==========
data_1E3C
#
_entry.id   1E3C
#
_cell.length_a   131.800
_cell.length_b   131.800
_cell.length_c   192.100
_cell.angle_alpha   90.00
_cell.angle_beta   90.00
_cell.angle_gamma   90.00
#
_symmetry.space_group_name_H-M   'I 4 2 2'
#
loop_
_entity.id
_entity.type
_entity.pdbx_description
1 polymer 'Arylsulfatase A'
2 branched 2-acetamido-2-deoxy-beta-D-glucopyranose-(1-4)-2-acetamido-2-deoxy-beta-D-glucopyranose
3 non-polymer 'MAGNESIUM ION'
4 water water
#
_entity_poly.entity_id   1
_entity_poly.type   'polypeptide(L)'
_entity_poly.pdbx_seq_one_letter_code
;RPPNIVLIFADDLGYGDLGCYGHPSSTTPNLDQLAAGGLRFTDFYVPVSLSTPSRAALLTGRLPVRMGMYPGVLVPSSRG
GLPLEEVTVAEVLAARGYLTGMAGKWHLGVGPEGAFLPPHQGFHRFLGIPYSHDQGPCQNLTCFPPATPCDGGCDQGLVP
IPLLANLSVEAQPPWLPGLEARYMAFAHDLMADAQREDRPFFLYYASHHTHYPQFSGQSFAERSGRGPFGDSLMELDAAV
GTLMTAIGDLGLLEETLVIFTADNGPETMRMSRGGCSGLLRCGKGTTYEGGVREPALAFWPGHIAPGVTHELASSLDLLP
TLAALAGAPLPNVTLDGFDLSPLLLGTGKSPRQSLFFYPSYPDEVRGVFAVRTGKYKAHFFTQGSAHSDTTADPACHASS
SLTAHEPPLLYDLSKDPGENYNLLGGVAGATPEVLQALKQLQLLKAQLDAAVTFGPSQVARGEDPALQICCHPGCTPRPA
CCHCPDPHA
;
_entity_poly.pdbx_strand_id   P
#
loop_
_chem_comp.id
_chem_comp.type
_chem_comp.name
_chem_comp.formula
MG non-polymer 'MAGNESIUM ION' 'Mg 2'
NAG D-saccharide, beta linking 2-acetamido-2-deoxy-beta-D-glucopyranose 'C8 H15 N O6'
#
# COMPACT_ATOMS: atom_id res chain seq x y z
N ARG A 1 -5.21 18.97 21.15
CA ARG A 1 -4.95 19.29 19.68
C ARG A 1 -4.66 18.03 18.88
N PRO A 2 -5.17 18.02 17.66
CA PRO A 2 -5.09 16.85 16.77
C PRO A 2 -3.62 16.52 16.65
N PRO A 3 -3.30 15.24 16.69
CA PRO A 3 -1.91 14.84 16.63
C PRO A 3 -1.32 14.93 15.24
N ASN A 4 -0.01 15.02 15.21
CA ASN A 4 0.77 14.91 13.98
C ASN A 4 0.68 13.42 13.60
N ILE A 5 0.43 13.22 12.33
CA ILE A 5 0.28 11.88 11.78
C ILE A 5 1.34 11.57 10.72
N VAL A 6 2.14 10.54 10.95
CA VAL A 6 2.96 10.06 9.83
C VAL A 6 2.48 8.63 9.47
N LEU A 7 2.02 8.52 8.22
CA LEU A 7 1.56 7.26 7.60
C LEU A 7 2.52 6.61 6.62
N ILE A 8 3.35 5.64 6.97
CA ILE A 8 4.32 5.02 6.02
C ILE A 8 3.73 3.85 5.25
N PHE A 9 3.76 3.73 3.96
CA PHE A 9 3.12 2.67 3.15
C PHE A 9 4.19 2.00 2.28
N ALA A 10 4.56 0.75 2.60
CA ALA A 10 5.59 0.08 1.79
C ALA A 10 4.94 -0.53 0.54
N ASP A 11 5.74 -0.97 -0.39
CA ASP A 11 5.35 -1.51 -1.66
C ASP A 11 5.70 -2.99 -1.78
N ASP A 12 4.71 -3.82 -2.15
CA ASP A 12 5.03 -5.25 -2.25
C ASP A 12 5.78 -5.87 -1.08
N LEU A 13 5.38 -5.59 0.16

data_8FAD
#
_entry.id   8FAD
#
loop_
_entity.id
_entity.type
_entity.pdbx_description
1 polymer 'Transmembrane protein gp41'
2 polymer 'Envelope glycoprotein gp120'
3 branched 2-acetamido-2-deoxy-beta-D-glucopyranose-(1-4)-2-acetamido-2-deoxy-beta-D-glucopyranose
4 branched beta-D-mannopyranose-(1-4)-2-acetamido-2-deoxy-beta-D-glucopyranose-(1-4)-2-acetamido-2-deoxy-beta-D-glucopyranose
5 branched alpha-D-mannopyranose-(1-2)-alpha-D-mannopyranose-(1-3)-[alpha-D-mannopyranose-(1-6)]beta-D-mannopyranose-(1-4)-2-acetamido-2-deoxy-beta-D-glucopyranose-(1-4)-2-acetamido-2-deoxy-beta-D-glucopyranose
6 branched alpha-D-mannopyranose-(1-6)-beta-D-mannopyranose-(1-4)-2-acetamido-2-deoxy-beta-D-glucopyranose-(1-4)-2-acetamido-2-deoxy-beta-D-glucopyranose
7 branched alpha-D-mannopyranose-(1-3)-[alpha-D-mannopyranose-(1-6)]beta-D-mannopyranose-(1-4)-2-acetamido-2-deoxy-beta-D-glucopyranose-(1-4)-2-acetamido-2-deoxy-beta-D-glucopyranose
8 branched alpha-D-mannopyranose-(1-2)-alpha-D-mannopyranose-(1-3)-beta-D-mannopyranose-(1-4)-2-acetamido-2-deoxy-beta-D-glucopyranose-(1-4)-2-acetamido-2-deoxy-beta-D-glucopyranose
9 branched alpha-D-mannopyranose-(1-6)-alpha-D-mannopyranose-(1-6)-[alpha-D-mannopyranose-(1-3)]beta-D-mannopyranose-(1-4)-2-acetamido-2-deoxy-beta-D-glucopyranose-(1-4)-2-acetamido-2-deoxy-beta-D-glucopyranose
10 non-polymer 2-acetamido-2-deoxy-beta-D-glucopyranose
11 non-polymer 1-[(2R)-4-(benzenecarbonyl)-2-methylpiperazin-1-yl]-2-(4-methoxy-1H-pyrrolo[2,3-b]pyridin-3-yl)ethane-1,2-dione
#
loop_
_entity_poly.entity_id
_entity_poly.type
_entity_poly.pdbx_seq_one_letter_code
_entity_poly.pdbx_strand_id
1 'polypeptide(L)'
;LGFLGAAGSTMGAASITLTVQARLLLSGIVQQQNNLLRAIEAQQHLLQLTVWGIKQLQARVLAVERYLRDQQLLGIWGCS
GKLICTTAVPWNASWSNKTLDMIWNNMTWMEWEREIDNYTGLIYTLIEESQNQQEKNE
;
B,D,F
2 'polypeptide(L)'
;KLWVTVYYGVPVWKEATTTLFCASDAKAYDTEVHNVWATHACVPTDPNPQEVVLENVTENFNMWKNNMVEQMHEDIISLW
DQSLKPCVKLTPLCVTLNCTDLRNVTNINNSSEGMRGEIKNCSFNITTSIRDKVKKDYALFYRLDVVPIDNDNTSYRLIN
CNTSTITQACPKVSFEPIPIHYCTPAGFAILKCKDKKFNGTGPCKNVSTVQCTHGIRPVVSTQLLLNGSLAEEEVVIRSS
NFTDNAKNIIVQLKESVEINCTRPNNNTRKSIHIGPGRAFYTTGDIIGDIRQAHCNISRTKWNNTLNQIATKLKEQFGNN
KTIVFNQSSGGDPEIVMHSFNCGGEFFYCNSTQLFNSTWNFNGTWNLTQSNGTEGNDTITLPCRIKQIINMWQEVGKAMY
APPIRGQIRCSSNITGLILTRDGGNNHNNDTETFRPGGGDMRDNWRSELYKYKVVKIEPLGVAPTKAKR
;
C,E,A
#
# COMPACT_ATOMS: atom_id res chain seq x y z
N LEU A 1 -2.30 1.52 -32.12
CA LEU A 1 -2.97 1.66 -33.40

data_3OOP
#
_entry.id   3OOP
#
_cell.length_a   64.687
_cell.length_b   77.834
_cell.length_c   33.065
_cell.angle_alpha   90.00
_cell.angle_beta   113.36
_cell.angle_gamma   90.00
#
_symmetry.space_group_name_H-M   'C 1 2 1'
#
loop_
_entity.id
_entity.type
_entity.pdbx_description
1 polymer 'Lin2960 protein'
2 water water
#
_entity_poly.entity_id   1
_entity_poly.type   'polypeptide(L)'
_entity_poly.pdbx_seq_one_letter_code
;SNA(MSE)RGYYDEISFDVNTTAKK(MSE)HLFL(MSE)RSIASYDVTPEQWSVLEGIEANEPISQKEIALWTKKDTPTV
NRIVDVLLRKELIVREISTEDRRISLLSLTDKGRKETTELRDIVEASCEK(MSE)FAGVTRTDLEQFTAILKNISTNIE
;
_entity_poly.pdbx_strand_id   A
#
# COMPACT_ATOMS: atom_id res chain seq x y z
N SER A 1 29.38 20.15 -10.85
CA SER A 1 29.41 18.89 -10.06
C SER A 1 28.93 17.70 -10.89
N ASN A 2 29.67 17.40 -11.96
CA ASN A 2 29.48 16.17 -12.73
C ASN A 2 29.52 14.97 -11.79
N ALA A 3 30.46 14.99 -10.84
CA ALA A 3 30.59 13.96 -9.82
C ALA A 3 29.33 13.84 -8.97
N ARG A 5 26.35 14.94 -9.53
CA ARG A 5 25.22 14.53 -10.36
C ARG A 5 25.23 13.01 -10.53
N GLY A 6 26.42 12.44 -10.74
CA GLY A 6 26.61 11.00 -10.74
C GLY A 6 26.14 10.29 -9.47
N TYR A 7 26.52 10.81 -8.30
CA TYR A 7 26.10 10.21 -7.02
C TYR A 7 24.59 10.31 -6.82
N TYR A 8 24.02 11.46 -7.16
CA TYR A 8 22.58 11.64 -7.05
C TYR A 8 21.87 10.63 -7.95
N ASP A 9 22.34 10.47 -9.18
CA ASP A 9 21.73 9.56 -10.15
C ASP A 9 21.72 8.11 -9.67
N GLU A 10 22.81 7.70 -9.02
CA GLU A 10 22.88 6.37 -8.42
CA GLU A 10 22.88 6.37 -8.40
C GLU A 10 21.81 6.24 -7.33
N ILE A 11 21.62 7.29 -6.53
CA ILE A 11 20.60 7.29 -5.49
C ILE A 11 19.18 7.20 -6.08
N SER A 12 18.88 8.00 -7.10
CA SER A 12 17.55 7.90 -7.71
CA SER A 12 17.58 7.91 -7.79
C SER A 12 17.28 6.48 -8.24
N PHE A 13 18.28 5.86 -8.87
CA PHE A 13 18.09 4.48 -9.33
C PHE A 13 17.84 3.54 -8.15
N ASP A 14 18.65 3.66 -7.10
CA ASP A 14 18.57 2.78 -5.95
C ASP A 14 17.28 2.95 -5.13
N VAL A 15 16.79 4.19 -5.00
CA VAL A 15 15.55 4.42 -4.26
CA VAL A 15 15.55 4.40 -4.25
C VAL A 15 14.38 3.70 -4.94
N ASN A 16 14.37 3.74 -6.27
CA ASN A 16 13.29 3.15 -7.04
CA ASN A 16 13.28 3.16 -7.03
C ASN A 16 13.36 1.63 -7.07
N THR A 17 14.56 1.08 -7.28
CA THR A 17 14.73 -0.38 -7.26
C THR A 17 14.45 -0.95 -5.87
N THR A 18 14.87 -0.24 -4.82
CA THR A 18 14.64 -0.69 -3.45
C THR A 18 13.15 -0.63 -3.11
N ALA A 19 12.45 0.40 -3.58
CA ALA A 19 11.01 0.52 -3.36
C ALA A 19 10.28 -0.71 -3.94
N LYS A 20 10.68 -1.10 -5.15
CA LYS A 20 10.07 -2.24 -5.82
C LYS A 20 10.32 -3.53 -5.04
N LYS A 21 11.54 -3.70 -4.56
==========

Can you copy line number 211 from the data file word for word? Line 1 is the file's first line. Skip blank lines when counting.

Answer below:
C ALA A 19 10.28 -0.71 -3.94